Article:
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ESPN'S RACE FORUM: ARE HISPANICS LEFT OUTSIDE THE LINES?
Published April 14, 1998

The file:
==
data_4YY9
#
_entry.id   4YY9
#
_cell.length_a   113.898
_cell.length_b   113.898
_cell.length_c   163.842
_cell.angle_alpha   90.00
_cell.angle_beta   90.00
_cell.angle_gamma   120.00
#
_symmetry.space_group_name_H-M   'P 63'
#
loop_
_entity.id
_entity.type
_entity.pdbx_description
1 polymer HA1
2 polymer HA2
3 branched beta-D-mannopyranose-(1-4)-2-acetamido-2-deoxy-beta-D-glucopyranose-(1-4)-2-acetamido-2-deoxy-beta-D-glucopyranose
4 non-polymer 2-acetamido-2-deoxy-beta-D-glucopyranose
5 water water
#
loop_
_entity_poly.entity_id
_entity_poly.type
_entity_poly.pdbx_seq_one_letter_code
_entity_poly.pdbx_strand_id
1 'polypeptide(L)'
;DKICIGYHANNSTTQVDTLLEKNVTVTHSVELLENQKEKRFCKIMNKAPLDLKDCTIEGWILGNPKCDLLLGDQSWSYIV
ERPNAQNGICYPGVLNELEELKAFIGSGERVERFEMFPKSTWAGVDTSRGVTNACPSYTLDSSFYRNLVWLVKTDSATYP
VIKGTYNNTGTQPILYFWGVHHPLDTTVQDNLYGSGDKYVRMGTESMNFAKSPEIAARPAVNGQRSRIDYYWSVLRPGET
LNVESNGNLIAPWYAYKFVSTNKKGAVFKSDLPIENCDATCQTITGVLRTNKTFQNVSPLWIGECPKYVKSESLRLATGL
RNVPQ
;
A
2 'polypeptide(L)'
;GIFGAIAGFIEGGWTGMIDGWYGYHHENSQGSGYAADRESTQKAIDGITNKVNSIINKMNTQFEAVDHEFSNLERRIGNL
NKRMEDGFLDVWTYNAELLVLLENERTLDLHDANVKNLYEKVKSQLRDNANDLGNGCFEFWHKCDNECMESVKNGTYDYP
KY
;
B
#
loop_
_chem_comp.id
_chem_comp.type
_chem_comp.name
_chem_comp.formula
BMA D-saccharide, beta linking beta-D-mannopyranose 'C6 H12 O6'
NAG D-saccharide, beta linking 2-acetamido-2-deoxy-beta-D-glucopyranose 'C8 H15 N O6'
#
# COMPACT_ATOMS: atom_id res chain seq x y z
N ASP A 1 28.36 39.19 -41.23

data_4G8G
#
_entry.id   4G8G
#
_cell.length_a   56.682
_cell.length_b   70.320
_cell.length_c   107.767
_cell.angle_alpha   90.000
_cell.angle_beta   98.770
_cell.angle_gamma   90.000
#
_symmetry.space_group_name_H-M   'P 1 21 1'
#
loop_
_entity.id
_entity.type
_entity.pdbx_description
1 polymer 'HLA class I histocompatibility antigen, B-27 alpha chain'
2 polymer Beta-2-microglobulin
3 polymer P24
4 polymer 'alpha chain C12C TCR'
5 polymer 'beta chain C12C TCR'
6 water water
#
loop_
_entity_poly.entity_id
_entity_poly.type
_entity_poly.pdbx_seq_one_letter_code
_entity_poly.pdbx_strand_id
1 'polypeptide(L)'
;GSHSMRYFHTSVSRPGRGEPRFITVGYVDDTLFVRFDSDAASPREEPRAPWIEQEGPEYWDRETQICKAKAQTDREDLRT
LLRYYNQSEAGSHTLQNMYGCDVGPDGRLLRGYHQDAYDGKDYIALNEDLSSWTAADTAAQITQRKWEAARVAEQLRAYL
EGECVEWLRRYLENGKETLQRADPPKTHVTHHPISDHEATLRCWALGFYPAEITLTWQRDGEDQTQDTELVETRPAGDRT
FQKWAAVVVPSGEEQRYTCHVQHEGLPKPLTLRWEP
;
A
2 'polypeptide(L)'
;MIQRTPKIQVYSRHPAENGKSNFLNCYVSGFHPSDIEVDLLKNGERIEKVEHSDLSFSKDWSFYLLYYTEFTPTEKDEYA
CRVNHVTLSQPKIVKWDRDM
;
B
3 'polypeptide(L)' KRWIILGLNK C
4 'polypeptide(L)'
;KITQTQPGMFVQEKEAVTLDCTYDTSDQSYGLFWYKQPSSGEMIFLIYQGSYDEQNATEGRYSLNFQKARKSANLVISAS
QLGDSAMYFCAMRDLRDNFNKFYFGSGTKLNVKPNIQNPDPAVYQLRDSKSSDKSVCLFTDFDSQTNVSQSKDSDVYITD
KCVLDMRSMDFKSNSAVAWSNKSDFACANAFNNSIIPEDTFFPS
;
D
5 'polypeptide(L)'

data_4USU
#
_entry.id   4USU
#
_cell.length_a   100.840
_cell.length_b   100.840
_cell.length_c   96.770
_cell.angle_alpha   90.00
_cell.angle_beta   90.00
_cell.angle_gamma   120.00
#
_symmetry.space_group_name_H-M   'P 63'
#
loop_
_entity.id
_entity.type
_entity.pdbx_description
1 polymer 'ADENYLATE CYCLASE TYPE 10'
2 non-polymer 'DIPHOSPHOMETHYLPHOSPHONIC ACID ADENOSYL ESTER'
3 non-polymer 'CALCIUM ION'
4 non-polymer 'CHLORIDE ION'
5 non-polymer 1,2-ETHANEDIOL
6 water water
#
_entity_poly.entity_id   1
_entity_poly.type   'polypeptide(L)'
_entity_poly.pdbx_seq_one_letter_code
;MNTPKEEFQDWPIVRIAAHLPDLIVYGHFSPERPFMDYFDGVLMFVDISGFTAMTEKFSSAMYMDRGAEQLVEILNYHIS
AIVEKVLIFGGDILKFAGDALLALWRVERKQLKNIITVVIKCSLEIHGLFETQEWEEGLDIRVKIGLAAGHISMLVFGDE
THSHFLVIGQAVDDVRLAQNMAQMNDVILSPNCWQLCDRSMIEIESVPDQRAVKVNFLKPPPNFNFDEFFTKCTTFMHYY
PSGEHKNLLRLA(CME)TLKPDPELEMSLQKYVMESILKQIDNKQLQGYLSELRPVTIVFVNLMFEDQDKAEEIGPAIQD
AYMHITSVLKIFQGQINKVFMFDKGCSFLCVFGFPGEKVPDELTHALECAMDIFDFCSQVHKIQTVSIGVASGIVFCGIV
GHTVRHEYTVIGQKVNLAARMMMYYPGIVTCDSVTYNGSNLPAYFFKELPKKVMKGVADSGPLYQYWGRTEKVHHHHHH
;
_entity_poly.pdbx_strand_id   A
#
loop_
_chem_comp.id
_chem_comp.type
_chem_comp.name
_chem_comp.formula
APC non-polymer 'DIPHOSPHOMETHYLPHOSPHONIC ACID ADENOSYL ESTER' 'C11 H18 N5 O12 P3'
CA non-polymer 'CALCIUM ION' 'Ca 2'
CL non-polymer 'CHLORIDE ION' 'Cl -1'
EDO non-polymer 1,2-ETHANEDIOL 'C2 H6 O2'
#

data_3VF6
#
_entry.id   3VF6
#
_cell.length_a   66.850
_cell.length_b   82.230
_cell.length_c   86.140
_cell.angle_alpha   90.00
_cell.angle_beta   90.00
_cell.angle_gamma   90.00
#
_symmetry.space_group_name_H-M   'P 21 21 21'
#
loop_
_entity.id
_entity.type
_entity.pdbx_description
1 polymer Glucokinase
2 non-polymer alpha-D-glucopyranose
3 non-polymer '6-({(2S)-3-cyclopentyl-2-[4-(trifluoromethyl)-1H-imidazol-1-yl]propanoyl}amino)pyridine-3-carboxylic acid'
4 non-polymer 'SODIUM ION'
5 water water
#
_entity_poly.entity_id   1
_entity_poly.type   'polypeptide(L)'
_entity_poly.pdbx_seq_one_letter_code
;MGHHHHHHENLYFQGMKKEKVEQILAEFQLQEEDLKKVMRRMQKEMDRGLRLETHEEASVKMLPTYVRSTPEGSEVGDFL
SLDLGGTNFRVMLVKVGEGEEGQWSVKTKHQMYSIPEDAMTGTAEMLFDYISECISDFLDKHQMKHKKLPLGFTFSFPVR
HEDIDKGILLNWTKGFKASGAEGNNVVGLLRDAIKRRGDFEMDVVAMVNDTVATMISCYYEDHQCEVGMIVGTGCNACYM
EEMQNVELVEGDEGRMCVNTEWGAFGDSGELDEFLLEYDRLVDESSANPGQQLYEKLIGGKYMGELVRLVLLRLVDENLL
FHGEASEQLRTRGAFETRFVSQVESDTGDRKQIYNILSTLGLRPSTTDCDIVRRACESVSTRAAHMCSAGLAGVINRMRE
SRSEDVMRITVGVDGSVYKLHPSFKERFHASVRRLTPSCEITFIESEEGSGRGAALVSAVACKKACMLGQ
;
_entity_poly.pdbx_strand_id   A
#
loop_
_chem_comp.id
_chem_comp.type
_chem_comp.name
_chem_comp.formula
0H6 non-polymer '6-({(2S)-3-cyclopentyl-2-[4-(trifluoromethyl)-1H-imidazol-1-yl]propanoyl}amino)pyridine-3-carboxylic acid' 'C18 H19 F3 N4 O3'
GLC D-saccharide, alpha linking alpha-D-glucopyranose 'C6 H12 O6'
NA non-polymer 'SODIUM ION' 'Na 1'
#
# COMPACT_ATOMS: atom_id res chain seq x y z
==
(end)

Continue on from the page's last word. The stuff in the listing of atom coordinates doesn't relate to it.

ESPN will air a two-hour "SportsCenter" special, "Race & Sports: Running In Place?," tonight beginning at 7:30pm ET. The special will begin with a 30-minute "Outside The Lines" segment focusing on race and sports, which will be followed by a 90-minute Town Meeting discussion on the issue, hosted by Bob Ley (ESPN). ESPN SportsZone will offer its first live video Webcast for the Town Meeting tonight at 8:00pm ET. The two-day package will link off the SportsZone front page and offer related feature stories, user polls and an opportunity for users to send in questions to panelists during the broadcast (ESPN SportsZone). THE FULL ROSTER: President Clinton will be a member of the panel at the Town Meeting, to be held in Houston's Cullen Theater. Clinton will be joined by Padres Owner John Moores, former Browns RB Jim Brown, Georgetown Univ. basketball coach John Thompson, Olympic gold medalist Jackie-Joyner Kersee, Vikings coach Dennis Green, Univ. of GA AD Vince Dooley, 49ers President Carmen Policy, and ESPN baseball analyst Joe Morgan. In Houston, David Barron wrote that ESPN is distributing the tickets to the event, and is also "in charge of screening the 14 to 16 audience members who will be allowed to ask questions." Ley, on a possible White House influence at the forum: "This is our show. While the White House is providing the President, and we are grateful for that, this is an ESPN show from start to finish" (HOUSTON CHRONICLE, 4/9). In Baltimore, Milton Kent writes that Clinton's presence "is a bit of an X factor for the program, because no one knows what he will bring to the discussion." Kent also reports that Jets WR Keyshawn Johnson and NBA prospect Felipe Lopez have been added to the panel "as the only current athletes" (Baltimore SUN, 4/14). LEFT OUT? In N.Y., Kathy Kiely reports that Latino activists said tonight's event "slights Latin Americans" because Lopez is the only Hispanic on the panel. Deputy White House press secretary Joe Lockhart said that ESPN "had sent out invitations to about two dozen Hispanic athletes, who declined for various reasons" (N.Y. DAILY NEWS, 4/14).